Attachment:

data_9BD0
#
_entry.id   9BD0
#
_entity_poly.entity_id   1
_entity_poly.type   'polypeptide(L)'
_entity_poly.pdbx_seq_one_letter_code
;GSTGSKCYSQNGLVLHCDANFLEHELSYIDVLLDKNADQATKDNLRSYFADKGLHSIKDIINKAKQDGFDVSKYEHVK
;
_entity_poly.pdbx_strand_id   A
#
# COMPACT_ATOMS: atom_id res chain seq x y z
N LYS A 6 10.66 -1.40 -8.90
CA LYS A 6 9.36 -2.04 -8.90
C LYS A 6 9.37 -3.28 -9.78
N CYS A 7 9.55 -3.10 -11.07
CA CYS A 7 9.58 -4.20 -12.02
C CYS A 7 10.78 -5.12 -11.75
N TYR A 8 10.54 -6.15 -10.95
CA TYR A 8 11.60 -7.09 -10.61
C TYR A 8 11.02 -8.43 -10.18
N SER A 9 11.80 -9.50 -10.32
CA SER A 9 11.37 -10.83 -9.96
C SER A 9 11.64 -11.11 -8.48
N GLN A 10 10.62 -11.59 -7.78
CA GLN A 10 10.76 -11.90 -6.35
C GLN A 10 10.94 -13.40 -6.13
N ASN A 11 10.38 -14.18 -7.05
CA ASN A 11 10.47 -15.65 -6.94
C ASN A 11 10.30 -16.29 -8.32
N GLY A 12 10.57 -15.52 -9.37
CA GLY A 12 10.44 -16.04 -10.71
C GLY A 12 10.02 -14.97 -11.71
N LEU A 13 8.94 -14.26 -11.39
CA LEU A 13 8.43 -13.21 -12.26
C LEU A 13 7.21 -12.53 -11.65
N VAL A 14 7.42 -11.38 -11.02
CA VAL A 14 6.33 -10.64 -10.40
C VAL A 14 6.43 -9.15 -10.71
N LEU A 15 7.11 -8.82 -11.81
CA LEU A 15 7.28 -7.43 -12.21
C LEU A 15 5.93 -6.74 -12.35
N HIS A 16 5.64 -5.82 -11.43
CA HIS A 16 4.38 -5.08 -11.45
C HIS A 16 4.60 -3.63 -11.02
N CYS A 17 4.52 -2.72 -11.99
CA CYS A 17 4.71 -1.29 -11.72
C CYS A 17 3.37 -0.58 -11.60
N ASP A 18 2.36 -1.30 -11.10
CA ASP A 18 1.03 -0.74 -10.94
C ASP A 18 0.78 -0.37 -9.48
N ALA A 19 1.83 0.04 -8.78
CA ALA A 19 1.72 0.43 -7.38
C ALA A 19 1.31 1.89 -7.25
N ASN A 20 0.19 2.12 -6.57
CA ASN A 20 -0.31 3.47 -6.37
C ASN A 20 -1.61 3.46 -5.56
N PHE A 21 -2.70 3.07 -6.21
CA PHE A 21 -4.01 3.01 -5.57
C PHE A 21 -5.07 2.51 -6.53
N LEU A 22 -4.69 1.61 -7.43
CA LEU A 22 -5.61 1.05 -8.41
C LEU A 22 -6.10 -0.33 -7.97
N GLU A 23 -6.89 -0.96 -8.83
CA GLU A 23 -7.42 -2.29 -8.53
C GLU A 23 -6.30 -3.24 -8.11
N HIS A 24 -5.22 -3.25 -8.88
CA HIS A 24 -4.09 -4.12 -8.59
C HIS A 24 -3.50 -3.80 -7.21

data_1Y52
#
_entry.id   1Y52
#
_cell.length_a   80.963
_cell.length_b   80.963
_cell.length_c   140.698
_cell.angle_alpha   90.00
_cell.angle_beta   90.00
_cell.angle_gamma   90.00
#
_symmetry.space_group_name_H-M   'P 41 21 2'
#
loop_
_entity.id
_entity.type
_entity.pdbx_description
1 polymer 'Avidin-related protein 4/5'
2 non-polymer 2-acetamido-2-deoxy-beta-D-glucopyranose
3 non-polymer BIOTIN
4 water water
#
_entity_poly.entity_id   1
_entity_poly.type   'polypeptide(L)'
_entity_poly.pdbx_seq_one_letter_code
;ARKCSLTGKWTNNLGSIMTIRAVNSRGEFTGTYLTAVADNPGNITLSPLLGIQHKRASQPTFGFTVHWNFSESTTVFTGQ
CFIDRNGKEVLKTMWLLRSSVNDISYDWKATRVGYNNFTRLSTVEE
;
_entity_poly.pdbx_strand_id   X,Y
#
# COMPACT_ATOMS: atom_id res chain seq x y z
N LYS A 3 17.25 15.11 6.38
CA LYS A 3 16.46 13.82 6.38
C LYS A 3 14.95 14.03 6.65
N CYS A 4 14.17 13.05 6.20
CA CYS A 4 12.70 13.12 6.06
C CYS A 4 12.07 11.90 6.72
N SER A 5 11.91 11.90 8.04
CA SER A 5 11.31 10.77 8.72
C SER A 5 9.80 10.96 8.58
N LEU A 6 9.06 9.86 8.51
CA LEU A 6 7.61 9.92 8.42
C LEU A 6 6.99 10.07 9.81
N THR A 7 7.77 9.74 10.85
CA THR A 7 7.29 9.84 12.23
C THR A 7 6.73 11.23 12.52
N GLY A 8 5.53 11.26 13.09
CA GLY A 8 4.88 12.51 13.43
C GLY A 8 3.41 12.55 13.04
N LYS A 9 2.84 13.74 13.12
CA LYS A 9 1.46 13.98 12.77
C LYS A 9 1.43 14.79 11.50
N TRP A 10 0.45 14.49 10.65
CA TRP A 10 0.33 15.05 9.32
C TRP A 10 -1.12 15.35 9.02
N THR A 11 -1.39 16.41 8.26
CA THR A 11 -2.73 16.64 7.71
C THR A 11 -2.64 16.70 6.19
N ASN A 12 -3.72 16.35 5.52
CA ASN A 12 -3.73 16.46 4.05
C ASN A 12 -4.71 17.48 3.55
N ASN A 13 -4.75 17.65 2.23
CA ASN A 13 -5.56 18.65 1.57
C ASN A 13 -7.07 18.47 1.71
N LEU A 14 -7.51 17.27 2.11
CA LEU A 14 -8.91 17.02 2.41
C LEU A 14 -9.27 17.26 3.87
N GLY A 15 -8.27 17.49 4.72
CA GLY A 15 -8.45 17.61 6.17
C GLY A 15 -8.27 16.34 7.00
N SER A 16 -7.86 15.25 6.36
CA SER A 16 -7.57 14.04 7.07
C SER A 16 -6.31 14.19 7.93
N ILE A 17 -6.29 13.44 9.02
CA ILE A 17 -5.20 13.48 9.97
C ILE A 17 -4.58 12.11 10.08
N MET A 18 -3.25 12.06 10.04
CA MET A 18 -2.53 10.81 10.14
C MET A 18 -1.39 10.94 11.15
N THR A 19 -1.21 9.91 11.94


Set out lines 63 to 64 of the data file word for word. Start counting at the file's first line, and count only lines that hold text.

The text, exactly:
C LEU A 22 -6.10 -0.33 -7.97
N GLU A 23 -6.89 -0.96 -8.83